A French survey determined that streaming services such as Spotify or YouTube boost attendance at concerts without negatively affecting physical CD sales, but effect isn't the same for all artists.

Natural Experiment Finds Arts Broadcasts Boosted Live Audiences
By O'Malley, Michael K.
In 2009, the Royal National Theatre was the world's first theater to broadcast a performance in movie theaters, and it actually boosted their live attendance numbers.

Survey Shows Digitizing Record Labels Adapt to the “Long Tail”
By Fleming, James
Record companies utilizing digital technologies do not necessarily sell more units, but they do release more albums, consistent with Chris Anderson's vision of the Long Tail — but with some surprises and caveats.

Issue 3 — Creative Industries and Workers — April 2014

Instilling Innovation: An Economic Defense of Arts and Crafts
By Rugg, Gwendolyn
This study examines the impacts of childhood exposure to the arts on eventual professional innovation in the fields of science, technology, engineering, and mathematics (STEM).

What’s the Art School Version of Entrepreneurship Training?
By Rugg, Gwendolyn
Business school curricula cannot simply be imported to art schools. So how do you incorporate principles of entrepreneurship into artistic training?

Where Knowledge Workers Want to Live and Why
By O'Malley, Michael K.
When choosing where to live, what's more important: proximity to cultural facilities, schools, and the office, or housing price and neighborhood socioeconomic level?

Why Do Artists Report Higher Job Satisfaction?
By Fleming, James
Artists are more satisfied with their work than non-artists, and the reason cannot be explained by differences in income or working hours. Artists' job satisfaction likely stems in part from the nature of artistic work itself.

Making Connections: The Key to Success in the Popular Music Industry
By Rugg, Gwendolyn
The most innovative musicians are not necessarily the most inherently talented, nor are they the ones with the most resources at their disposal. Network theory helps explain how innovation happens in music.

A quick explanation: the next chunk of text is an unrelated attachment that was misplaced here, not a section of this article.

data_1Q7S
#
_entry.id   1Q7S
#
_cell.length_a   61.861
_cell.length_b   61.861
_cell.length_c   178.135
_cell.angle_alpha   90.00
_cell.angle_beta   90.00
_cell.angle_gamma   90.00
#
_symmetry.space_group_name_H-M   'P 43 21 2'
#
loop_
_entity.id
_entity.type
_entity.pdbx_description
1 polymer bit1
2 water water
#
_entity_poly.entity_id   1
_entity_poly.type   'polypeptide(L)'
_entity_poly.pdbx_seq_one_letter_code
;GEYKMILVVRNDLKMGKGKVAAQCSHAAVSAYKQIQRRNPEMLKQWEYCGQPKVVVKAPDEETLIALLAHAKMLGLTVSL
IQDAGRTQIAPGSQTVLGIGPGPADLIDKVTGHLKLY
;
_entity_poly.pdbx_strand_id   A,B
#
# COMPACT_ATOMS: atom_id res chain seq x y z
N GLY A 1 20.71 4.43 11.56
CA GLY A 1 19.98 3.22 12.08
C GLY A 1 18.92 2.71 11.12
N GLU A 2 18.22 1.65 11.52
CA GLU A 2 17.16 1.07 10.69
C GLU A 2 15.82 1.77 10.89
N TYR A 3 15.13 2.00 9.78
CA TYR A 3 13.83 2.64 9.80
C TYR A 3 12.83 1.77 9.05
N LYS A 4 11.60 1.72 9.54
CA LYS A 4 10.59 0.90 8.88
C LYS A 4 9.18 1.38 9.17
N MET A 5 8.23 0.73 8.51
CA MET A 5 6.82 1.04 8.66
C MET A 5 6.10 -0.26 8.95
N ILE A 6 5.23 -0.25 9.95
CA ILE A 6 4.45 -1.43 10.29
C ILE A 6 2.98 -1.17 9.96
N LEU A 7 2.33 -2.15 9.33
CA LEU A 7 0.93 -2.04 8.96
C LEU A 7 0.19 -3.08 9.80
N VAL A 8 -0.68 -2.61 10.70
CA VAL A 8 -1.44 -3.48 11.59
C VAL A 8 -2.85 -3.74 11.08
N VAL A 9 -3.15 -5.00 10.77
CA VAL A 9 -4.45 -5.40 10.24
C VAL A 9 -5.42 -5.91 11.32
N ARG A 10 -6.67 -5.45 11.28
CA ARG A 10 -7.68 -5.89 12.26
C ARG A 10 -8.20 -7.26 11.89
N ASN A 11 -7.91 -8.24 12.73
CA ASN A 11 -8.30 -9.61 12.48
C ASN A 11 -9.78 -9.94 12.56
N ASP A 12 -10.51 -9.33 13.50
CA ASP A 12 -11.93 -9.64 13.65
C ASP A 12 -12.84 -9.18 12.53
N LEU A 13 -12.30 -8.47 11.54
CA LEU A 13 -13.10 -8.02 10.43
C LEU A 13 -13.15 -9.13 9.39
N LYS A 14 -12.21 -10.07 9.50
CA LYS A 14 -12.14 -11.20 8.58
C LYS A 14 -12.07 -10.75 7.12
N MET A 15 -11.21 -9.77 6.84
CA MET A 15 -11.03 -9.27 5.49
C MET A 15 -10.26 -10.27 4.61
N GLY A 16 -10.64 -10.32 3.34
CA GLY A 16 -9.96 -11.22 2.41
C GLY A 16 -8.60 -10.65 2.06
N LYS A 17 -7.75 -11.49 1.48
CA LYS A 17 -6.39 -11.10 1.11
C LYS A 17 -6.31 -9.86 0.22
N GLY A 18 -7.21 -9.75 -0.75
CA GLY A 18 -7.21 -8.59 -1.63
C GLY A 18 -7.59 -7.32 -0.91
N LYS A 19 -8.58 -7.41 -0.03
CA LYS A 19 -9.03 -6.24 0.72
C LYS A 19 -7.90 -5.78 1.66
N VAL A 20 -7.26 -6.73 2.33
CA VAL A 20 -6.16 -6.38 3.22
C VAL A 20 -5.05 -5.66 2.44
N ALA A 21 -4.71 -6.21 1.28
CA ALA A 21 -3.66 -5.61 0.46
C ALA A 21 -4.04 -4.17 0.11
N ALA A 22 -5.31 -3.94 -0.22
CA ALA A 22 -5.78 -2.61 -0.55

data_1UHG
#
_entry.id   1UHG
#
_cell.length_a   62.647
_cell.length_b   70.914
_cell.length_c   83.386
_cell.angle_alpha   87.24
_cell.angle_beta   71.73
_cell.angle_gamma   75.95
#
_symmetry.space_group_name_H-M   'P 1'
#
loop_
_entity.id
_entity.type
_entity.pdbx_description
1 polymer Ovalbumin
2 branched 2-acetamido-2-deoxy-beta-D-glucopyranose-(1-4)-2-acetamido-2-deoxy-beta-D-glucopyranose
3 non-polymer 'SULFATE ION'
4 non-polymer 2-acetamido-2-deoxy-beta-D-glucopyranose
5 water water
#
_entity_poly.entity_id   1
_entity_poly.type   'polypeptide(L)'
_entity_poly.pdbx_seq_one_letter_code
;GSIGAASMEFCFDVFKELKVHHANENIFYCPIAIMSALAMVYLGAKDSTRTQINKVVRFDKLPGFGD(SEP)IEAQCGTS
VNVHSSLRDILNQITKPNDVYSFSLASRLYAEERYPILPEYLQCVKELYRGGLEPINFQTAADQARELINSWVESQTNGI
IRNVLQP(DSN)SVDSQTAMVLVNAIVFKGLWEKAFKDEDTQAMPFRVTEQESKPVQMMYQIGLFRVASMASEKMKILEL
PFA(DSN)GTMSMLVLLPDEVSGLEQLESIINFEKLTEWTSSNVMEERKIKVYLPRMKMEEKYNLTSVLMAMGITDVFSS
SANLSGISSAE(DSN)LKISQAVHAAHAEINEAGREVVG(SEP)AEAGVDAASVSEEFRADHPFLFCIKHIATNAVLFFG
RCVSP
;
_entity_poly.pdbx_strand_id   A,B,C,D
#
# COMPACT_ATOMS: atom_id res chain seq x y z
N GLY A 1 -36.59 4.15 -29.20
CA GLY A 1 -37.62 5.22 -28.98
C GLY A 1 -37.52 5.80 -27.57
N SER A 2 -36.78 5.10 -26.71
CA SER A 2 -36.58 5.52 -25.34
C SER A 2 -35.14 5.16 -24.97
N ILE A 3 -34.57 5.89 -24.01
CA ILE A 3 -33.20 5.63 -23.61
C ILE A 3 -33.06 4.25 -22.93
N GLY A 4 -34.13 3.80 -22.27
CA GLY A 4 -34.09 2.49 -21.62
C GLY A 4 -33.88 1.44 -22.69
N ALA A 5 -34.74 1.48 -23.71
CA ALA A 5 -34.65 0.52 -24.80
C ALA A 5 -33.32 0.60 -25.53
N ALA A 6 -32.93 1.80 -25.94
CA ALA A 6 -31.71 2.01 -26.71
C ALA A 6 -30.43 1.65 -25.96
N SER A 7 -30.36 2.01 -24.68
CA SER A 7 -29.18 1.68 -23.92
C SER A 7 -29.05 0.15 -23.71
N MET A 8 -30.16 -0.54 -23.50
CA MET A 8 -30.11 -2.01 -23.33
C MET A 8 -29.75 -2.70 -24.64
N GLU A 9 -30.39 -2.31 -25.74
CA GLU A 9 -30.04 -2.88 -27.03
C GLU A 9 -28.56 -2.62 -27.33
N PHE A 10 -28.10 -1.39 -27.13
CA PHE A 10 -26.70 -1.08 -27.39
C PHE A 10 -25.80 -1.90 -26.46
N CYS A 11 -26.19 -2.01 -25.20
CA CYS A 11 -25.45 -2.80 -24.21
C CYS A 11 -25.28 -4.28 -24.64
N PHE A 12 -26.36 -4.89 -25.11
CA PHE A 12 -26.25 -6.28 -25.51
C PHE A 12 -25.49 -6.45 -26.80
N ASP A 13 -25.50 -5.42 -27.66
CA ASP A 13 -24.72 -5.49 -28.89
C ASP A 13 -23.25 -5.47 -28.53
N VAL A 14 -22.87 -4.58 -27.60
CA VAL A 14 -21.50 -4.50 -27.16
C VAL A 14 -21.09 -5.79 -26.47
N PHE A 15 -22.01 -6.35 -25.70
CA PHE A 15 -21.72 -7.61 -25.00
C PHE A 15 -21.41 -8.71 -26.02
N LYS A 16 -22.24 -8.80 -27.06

Who Identifies as an “Artist”? Arts Professionals Are Surprisingly Divided
By O'Malley, Michael K.
A significant number of survey respondents said they work in an arts-related occupation but do not consider themselves to be professional artists. The reason why could change the way cities try to attract creative workers.

Issue 2 — Creative Cities in Theory and Practice — January 2014

Creative City Case Studies
By Fleming, James - O'Malley, Michael K. - Rugg, Gwendolyn
Toronto, Scranton, Denver, Barcelona, Madrid, Brisbane, Melbourne, Beijing, and Glasgow

Creative Contradictions: How Urban Development Strategies Can Harm Creative Industries
By Fleming, James
In "Creatives in the City: Urban contradictions of the creative city," Elsa Vivant, a professor at the Université Paris Est Marne la Vallée, asks how the strategies of urban revitalization hamper the development of a creative economy.

Arts Festivals and Their Cities: How to Think About a Complicated Relationship
By Rugg, Gwendolyn
Cecile Sachs Olsen at Zurich University of the Arts examines cultural policy as it relates to festivals, arguing that the primary aim of most current policy is to charter economically profitable, tourism-boosting, and image-enhancing festivals, while overlooking their potential for cultural impact.

Making Planning Creative: ‘New Conceptual Spaces’ for Art and Policy
By O'Malley, Michael K.
In their article, "Getting Creative with the 'Creative City'? Towards New Perspectives on Creativity in Urban Policy," Thomas Borén and Craig Young address the need to understand how public officials deploy the concept of creativity within urban policy contexts and to close the gap between policymakers' and creative practitioners' definitions of creativity.